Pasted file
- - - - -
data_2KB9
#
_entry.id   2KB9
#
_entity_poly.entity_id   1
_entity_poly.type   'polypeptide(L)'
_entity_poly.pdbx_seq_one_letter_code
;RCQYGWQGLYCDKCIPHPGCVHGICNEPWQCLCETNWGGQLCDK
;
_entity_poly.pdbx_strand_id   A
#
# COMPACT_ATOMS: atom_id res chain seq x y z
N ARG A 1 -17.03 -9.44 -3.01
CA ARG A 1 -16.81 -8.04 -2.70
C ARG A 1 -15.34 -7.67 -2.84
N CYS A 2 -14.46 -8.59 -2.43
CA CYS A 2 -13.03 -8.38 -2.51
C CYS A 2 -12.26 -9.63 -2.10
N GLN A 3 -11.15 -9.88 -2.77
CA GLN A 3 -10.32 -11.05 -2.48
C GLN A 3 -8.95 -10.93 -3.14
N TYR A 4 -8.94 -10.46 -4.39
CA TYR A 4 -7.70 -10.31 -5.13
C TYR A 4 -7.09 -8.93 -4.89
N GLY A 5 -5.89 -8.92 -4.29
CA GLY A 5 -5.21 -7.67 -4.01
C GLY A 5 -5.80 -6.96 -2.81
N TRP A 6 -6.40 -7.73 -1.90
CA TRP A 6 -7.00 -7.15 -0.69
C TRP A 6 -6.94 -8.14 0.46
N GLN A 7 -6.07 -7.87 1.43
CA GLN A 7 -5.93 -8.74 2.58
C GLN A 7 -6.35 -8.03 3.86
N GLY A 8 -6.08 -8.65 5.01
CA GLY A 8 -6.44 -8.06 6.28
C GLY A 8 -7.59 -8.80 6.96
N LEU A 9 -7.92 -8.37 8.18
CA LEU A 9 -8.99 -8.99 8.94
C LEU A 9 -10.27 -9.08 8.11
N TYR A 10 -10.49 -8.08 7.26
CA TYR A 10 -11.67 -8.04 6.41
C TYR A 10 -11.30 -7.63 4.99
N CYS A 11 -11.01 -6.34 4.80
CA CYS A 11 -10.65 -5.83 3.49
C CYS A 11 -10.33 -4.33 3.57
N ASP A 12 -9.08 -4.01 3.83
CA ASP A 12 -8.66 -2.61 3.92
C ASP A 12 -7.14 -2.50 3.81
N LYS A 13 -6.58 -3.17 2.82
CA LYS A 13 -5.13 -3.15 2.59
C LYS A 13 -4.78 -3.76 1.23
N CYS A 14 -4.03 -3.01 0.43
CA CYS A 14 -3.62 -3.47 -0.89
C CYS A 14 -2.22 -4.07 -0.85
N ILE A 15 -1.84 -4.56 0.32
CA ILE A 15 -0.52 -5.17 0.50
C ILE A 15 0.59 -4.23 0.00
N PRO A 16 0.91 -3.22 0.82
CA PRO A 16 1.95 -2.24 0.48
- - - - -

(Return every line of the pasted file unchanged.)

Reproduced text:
data_2KB9
#
_entry.id   2KB9
#
_entity_poly.entity_id   1
_entity_poly.type   'polypeptide(L)'
_entity_poly.pdbx_seq_one_letter_code
;RCQYGWQGLYCDKCIPHPGCVHGICNEPWQCLCETNWGGQLCDK
;
_entity_poly.pdbx_strand_id   A
#
# COMPACT_ATOMS: atom_id res chain seq x y z
N ARG A 1 -17.03 -9.44 -3.01
CA ARG A 1 -16.81 -8.04 -2.70
C ARG A 1 -15.34 -7.67 -2.84
N CYS A 2 -14.46 -8.59 -2.43
CA CYS A 2 -13.03 -8.38 -2.51
C CYS A 2 -12.26 -9.63 -2.10
N GLN A 3 -11.15 -9.88 -2.77
CA GLN A 3 -10.32 -11.05 -2.48
C GLN A 3 -8.95 -10.93 -3.14
N TYR A 4 -8.94 -10.46 -4.39
CA TYR A 4 -7.70 -10.31 -5.13
C TYR A 4 -7.09 -8.93 -4.89
N GLY A 5 -5.89 -8.92 -4.29
CA GLY A 5 -5.21 -7.67 -4.01
C GLY A 5 -5.80 -6.96 -2.81
N TRP A 6 -6.40 -7.73 -1.90
CA TRP A 6 -7.00 -7.15 -0.69
C TRP A 6 -6.94 -8.14 0.46
N GLN A 7 -6.07 -7.87 1.43
CA GLN A 7 -5.93 -8.74 2.58
C GLN A 7 -6.35 -8.03 3.86
N GLY A 8 -6.08 -8.65 5.01
CA GLY A 8 -6.44 -8.06 6.28
C GLY A 8 -7.59 -8.80 6.96
N LEU A 9 -7.92 -8.37 8.18
CA LEU A 9 -8.99 -8.99 8.94
C LEU A 9 -10.27 -9.08 8.11
N TYR A 10 -10.49 -8.08 7.26
CA TYR A 10 -11.67 -8.04 6.41
C TYR A 10 -11.30 -7.63 4.99
N CYS A 11 -11.01 -6.34 4.80
CA CYS A 11 -10.65 -5.83 3.49
C CYS A 11 -10.33 -4.33 3.57
N ASP A 12 -9.08 -4.01 3.83
CA ASP A 12 -8.66 -2.61 3.92
C ASP A 12 -7.14 -2.50 3.81
N LYS A 13 -6.58 -3.17 2.82
CA LYS A 13 -5.13 -3.15 2.59
C LYS A 13 -4.78 -3.76 1.23
N CYS A 14 -4.03 -3.01 0.43
CA CYS A 14 -3.62 -3.47 -0.89
C CYS A 14 -2.22 -4.07 -0.85
N ILE A 15 -1.84 -4.56 0.32
CA ILE A 15 -0.52 -5.17 0.50
C ILE A 15 0.59 -4.23 0.00
N PRO A 16 0.91 -3.22 0.82
CA PRO A 16 1.95 -2.24 0.48